Being the championship match, this volume is mostly tennis action with little focus on any character development. The opponents, Fudomine, are flushed out nicely which helped with getting into the matches and caring about their outcomes. I couldn’t help but think I would have enjoyed it even more had there been some earlier character development to allow me to connect with more of these characters.
The tennis action is fast and furious, featuring quite a few moments where I exclaimed at a cool shot or Ryoma’s cocky showboating. Konomi’s artwork is pretty striking and refined, though your mileage might vary on the character designs. He does a great job with the tennis action artwork, as it is very clean and easy to follow. The pace is pretty quick and before I knew it the volume was over and I was ready for more!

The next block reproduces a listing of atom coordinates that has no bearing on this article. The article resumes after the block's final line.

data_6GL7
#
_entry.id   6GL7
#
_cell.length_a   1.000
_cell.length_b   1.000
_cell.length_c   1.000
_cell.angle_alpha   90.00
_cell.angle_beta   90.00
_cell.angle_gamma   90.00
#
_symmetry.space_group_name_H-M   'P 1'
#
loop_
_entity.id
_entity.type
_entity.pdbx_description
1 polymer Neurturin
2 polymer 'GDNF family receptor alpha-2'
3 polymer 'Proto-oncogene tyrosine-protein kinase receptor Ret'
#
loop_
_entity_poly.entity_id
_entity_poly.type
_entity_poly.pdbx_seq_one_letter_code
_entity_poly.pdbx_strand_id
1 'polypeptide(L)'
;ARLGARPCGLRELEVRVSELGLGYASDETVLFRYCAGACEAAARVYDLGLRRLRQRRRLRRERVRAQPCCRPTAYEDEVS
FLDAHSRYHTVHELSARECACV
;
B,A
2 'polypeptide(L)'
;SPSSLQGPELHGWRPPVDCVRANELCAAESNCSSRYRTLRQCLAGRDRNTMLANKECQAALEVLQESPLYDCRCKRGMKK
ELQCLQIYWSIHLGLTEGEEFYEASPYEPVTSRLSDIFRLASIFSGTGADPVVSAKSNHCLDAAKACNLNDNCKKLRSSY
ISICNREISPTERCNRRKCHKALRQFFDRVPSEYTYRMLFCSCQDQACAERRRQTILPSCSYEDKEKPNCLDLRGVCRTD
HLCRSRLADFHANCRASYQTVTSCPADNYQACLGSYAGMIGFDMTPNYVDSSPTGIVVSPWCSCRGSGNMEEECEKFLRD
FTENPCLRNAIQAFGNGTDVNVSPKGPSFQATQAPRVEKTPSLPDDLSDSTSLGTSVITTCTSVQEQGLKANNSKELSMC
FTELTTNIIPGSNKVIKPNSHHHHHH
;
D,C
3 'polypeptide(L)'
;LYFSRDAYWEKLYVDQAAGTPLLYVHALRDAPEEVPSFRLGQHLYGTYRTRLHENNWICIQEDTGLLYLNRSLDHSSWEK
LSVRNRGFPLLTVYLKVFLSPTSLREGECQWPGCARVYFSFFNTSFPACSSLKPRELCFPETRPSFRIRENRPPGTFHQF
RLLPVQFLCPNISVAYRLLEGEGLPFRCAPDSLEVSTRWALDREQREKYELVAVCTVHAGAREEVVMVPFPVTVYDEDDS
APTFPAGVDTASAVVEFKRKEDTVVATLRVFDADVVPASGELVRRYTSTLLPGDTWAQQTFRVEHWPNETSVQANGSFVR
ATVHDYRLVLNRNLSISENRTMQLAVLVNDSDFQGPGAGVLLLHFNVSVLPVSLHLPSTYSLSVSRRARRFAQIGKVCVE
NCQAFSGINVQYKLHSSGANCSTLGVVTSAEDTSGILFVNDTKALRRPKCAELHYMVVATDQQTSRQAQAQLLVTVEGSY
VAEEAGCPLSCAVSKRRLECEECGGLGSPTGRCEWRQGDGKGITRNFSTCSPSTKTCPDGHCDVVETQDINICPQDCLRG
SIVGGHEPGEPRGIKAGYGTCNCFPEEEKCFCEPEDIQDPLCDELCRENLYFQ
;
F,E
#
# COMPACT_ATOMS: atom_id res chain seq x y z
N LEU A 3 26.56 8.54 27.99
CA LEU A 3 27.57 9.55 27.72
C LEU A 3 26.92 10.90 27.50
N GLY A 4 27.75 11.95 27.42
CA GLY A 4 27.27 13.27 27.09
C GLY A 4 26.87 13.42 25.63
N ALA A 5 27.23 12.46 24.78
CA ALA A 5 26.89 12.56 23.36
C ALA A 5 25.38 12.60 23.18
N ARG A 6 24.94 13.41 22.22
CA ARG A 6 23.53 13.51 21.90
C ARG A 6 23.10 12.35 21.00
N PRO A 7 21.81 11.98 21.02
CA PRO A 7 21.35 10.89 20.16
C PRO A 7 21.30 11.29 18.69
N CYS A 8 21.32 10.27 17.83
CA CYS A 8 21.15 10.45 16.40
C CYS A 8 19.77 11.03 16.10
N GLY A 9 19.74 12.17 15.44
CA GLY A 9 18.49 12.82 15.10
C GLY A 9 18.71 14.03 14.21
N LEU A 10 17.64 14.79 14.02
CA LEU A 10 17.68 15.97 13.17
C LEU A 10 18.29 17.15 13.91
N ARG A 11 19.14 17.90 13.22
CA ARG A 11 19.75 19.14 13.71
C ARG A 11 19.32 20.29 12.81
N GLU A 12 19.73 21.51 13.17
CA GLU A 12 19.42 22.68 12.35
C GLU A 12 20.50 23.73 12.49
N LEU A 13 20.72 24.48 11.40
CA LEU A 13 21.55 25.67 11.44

Mania Grade: B
Art Rating: B+
Packaging Rating: B+
Text/Translatin Rating: B
Age Rating: 3 & Up
Released By: Viz Media
Orientation: Right to Left